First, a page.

Pittsburgh Legal Back Talk

Legal topics of interest to lawyers and consumers with a Pittsburgh and Western Pennsylvania focus.

1410 Posts and Counting

Running the Six Minute Mile.

Posted By Cliff Tuttle | February 20, 2018

No. 1,424

Image: thechiefinovationofficer.com

A lot of lawyers still bill time in 6 minute increments.  The idea behind this practice is appealing but wrong. Since there are 60 minutes in an hour, the six minute unit just happened to be a tenth of an hour or .1.  At the end of the day, you could add up all those .1’s, .3’s, .6’s etc. and come up with a number.

Problem was and is, we don’t think very well in .1’s or for that matter in multiples of 6.  Yes, you can get better with practice, but it just doesn’t come naturally. And we aren’t that good at keeping time anyway.  We’re too busy paying attention to the the details in the case.

But that isn’t even the real problem.  After you, the lowly associate, turn your time in for a month or so, somebody assembles it all with a computer.  Then somebody else, usually your supervising partner, goes over it.

“What this?’ you hear in a loud blast coming from your phone, “Only .4 charged for such and such?” Red pencils fly across the page. Meanwhile your mind races — 4 x 6 is 24, right? What’s wrong with 24?

The fact is, the pencil wielding partner wasn’t there and you were, but you might as well have been somewhere else because you don’t remember anything about that .4. Or should it have been .5?

Maybe that phone call comes from the client. “What’s this .6 charge for?” of course, it used to be .4 when you wrote it.  Somebody else adjusted your entry. But you can’t say that.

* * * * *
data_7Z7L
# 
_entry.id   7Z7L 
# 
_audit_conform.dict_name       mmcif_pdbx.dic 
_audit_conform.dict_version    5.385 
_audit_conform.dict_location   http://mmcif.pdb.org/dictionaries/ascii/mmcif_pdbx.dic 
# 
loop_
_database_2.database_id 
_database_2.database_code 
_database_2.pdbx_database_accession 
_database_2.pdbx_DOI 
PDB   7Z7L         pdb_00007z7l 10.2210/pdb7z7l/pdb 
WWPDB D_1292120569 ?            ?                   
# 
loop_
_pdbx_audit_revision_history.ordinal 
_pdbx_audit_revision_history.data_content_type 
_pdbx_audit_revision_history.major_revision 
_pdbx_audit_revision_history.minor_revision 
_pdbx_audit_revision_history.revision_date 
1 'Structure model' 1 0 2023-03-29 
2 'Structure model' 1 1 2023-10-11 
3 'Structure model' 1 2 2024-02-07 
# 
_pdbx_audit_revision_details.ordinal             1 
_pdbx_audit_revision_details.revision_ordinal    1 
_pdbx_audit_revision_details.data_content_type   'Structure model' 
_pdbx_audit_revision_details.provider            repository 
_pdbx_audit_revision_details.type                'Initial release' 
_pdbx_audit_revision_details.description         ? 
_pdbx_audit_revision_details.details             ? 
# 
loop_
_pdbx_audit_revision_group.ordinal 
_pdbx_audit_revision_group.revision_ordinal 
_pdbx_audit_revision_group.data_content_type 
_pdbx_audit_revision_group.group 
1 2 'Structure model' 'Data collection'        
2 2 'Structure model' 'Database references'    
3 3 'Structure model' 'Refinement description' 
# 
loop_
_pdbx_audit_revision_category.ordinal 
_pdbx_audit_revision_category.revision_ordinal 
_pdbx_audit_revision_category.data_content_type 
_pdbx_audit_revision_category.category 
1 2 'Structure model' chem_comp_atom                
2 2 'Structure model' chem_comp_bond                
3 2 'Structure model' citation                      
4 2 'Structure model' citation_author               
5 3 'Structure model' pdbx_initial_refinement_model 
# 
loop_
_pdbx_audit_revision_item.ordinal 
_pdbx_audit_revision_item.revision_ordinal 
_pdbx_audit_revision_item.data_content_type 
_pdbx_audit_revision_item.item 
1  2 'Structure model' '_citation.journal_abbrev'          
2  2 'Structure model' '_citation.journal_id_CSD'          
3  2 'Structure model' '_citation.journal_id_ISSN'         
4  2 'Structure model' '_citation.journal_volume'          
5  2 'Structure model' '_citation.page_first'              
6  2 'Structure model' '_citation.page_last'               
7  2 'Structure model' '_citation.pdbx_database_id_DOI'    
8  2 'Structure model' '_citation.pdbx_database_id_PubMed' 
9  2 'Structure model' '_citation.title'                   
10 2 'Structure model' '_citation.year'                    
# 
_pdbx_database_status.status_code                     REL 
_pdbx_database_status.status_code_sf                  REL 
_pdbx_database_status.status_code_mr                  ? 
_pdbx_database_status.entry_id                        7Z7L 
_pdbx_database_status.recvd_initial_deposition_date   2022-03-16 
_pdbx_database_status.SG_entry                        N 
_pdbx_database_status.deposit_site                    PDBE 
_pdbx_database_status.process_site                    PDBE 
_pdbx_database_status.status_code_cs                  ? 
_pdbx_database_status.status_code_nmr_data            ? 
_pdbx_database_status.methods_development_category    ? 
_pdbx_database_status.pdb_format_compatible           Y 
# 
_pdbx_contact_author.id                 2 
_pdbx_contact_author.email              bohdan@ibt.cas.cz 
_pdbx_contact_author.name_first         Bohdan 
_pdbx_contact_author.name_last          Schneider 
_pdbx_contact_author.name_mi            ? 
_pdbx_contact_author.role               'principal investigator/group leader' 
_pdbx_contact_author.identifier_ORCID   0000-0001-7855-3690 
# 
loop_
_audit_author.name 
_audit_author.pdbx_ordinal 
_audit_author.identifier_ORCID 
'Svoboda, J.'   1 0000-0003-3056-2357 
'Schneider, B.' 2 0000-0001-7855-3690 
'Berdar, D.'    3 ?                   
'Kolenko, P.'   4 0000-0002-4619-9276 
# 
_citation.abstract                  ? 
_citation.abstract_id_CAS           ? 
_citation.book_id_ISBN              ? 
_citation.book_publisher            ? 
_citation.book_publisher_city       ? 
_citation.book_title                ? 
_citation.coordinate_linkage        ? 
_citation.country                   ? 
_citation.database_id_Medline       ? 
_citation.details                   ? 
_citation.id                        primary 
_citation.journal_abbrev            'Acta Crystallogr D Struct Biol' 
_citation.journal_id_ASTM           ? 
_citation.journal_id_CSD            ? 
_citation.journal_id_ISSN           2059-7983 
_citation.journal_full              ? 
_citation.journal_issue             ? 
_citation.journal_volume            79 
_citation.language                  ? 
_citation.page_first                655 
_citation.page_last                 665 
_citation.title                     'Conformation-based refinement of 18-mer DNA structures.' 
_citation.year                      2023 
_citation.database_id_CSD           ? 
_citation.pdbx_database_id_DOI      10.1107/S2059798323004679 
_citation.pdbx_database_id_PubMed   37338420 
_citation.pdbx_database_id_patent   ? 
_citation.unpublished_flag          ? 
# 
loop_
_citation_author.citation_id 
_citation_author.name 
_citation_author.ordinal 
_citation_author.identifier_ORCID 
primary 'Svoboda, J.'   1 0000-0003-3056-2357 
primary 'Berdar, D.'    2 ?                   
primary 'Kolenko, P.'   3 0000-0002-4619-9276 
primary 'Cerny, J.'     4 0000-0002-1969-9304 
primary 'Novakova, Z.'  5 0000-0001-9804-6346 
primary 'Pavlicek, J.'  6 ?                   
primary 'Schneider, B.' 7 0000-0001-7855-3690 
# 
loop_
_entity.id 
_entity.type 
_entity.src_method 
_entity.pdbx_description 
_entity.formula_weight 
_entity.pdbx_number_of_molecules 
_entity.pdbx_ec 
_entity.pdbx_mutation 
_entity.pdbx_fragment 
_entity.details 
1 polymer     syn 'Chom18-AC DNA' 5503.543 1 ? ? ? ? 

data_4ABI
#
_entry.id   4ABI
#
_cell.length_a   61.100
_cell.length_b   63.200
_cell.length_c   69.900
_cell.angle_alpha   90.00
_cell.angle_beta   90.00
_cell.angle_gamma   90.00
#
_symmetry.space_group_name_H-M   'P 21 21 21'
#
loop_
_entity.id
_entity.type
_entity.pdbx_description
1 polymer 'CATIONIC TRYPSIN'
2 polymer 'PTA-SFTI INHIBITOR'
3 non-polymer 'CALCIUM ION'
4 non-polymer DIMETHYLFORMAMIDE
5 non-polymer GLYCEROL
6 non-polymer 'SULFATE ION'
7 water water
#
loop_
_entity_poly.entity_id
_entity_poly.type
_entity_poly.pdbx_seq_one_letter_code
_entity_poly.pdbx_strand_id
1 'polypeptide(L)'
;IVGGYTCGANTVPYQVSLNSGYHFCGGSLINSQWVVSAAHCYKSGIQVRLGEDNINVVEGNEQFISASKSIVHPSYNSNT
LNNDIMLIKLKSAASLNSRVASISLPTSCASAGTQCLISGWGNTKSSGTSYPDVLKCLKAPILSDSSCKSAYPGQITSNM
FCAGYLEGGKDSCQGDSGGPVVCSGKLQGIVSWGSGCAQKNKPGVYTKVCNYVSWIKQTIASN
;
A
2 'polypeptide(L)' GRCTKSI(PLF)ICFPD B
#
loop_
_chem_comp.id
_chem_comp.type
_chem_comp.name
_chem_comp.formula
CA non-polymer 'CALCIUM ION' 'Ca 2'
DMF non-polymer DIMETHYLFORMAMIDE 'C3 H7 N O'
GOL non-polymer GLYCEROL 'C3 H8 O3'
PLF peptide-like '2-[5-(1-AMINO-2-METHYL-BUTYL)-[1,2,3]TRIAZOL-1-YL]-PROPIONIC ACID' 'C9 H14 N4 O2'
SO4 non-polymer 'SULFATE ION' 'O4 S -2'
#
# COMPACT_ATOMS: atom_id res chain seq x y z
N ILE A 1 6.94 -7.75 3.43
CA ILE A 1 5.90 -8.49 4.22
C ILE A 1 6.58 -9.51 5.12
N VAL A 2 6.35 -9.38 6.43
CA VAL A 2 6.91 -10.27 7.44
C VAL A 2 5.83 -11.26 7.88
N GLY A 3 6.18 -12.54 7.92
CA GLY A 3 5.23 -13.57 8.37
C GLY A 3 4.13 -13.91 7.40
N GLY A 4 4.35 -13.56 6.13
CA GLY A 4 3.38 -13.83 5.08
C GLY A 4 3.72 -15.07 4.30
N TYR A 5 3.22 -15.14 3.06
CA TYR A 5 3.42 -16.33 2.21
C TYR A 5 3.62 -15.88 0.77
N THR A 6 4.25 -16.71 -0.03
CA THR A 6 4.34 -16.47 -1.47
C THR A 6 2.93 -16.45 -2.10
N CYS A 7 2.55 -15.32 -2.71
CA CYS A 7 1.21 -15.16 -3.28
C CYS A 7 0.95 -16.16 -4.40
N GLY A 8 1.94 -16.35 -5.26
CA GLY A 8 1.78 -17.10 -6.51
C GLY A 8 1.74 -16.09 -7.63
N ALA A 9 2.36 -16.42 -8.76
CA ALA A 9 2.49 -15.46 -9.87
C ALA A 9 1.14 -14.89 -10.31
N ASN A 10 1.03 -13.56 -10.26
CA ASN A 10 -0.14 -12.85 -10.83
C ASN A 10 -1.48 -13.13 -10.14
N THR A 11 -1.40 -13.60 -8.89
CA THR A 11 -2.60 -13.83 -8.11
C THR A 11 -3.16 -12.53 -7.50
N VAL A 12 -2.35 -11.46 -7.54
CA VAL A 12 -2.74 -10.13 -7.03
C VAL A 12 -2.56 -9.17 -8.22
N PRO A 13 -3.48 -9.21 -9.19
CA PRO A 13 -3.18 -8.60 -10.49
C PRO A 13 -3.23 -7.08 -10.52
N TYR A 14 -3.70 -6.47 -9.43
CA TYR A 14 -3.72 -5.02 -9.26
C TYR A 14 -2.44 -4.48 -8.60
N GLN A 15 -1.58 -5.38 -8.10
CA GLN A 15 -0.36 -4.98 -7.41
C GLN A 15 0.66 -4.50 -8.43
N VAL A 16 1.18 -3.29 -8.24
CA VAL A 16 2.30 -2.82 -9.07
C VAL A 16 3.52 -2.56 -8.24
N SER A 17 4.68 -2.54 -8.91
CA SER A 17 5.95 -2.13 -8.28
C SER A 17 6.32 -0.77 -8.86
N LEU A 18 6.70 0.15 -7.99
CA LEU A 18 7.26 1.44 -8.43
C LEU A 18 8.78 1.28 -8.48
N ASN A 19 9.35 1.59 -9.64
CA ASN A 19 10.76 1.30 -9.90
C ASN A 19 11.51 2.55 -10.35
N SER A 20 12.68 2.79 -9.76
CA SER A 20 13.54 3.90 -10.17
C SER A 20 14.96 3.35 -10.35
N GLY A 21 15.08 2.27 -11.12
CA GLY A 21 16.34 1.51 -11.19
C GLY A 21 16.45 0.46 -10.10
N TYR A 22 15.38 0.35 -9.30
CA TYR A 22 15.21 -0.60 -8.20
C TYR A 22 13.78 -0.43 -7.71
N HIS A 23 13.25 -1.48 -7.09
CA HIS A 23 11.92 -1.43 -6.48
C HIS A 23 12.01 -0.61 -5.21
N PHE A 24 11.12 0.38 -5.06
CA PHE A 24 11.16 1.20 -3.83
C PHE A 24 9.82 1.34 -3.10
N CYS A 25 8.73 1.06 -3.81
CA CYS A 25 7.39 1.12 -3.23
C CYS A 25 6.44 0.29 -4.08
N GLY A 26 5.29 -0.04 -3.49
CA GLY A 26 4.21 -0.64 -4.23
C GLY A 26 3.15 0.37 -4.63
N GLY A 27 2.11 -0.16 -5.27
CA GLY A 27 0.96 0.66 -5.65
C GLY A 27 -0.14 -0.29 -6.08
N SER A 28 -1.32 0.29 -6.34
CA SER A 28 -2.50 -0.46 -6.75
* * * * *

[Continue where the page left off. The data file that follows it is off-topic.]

Keeping time is hard work.  It is easy to get sidetracked or distracted. But if you are able to keep really good time, picking up all those ,1’s, it will start to look like too much or too little to somebody else.

There is no perfect solution. Here’s a better one.  You could set your watch timer for 25 minutes, work it, write down .4 and take a break.

Or you could do what insurance companies do with their lawyer’s bills.  Decide how much time a task ought to take and write it down, no matter how long it actually takes. It will almost always take twice as long.

Its a lousy system, the 6 minute mile. So ditch it.

Instead, bill in 15 min, 30 min, 45 min and 1 hour increments, always rounding downward. Its easier to keep track of 15 minute intervals because you think that way. And if you have the power to set the rate, don’t charge an astronomical hourly. And quit trying to capture all those telephone calls.  Forget it unless you have a telephone conference that really lasts more than a half hour.

Why?  Because if your rate is too high or you charge too many stinky little .1’s, you’ll just end up giving it back when the case doesn’t justify the bill.

And go ahead, make small talk when appropriate — off the clock.




CLIFF TUTTLE has been a Pennsylvania lawyer for over 45 years and (inter alia) is a real estate litigator and legal writer. The posts in this blog are intended to provide general information about legal topics of interest to lawyers and consumers with a Pittsburgh and Western Pennsylvania focus. However, this information does not constitute legal advice and there is no lawyer-client relationship created when you read this blog. You are encouraged to leave comments but be aware that posted comments can be read by others. If you wish to contact me in privacy, please use the Contact Form located immediately below this message. I will reply promptly and in strict confidence.

  • Recent Posts

  • Posts You Might Like

  • Subscribe to our feed